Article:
People with an intellectual disability who are from culturally and linguistically diverse (CALD) backgrounds will be highly likely to experience multiple forms of discrimination throughout their lives. They are likely to experience discrimination from the wider community due to their ethnicity and discrimination from both within their cultural group and the wider community due to their disability (NEDA, 2001).

In common with people with an intellectual disability, people from a CALD background will often (NEDA, 2001):

  • Have language and communication difficulties that present significant obstacles in gaining access to services 
  • Miss out on generic and psychiatric support services 
  • Be unaware of the range of services and supports available and lack the knowledge necessary to access appropriate services 
  • Experience extreme isolation 
  • Experience financial vulnerability and fewer opportunities 
  • Experience reduced capacity to participate in social, economic, political and cultural life. 

In addition, people from a CALD background may misunderstand how services operate and be misunderstood by health and welfare professionals (MMHA, 2004).

According to the National Ethnic Disability Alliance (NEDA, 2001), three-quarters of people from a non-English speaking background who have a disability miss out on accessing disability services and supports. NEDA suggests that many services seem unable to accommodate linguistic and cultural diversity because:

  • Ethnic communities tend to be overlooked when considering the ‘target group’ of people with intellectual disability
  • The disability service system has not adopted basic mechanisms for people from CALD backgrounds, such as interpreters or the publication of materials in languages other than English 
  • There are insufficient strategies and practices to ensure that people with a disability who are from CALD backgrounds, and their families and carers, participate in decision making 
  • The myth of extended family support is still subscribed to by both service providers and funding bodies. 

Counsellors working with people with intellectual disability from CALD backgrounds need to consider their ‘cultural competence’ (Gow, 1999). Globalisation and migration continues to increase movement and contact across geo-political borders and continues to increase the complexity in communication between two or more cultures.

Culture is something that is learned and encompasses the beliefs, values, norms, symbols, behaviours, perceptions and customs of a people (Francisco & Carlson, 2002). Cultural practices and traditions can define roles within society, give meaning to life events, provide recognition of milestones and important transitions, and give a sense of belonging. The experiences of ethnicity and disability are interdependent and one cannot be valued over the other (NEDA, 2001).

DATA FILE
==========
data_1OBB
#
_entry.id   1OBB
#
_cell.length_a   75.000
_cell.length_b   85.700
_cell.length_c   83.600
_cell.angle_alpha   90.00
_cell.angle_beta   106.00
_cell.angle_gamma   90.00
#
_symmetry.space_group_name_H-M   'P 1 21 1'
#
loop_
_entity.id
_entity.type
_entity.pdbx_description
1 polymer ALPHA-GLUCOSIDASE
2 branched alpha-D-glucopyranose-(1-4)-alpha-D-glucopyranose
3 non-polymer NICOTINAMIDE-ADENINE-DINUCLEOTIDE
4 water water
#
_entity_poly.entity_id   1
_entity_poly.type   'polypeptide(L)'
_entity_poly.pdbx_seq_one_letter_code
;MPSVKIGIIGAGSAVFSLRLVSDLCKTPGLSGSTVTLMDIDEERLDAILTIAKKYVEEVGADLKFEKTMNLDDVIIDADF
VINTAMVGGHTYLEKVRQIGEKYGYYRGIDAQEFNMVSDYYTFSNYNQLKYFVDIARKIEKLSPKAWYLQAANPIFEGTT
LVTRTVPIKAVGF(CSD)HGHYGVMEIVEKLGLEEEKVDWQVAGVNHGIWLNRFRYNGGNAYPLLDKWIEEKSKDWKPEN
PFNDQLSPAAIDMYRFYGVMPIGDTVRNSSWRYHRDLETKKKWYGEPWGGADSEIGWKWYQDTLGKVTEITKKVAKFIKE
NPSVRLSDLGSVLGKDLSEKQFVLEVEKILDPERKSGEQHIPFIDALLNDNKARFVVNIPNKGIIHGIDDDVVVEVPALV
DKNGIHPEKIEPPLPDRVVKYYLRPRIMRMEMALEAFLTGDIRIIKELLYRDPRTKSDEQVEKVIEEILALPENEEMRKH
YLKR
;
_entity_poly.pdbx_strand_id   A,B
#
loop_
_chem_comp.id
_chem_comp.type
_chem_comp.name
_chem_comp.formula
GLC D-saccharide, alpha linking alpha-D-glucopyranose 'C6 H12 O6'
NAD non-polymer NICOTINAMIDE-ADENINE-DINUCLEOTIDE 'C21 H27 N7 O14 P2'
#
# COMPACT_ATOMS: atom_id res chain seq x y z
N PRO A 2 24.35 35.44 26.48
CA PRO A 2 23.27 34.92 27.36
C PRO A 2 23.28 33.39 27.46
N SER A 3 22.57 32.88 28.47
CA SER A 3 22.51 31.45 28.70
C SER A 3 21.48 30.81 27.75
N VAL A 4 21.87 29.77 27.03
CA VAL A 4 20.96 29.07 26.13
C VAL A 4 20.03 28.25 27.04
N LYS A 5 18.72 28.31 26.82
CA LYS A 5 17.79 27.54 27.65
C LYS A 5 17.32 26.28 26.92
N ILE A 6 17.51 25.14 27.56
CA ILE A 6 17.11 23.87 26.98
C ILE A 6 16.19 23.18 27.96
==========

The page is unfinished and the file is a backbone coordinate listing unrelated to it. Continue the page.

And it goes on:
People with intellectual disability from CALD backgrounds may not be given the opportunity to participate fully in the cultural life of their own ethnic group or that of the dominant culture. There may be multiple reasons for this: a person with intellectual disability may experience discrimination or shame within their cultural group because of their disability; a person may experience separation from their family of origin due to institutionalisation or removal from their families due to abuse or neglect; or a person with intellectual disability may receive support from a service or organisation, and that service may not provide the support required for the person to participate fully in their culture and its traditions.

Strategies that may aid cultural understanding include:

  • Use an interpreter, if needed 
  • Develop an understanding of the client’s perception of disability – how does this client (or family or culture) perceive the disability? Is this similar or different to the dominant culture? 
  • Develop an understanding of the roles that religion and faith play in their life and in people’s well-being 
  • Develop an understanding of the role of cultural traditions in the client’s life 
  • Ask whether the client has had an opportunity to fully participate in their culture’s practices and traditions 
  • Consider why the client came to find themselves in a different culture and what impact this might have; the history of the family’s migration may be significant
  • Resist making generalisations about cultural groups and applying them indiscriminately in specific situations; there will be different views about disability within cultures and within family groups as well as between cultures 
  • Consider the impact of historic discrimination 
  • Develop an ability to recognise when you have been culturally insensitive or unaware (it’s bound to happen) and develop strategies to recover from these mistakes.
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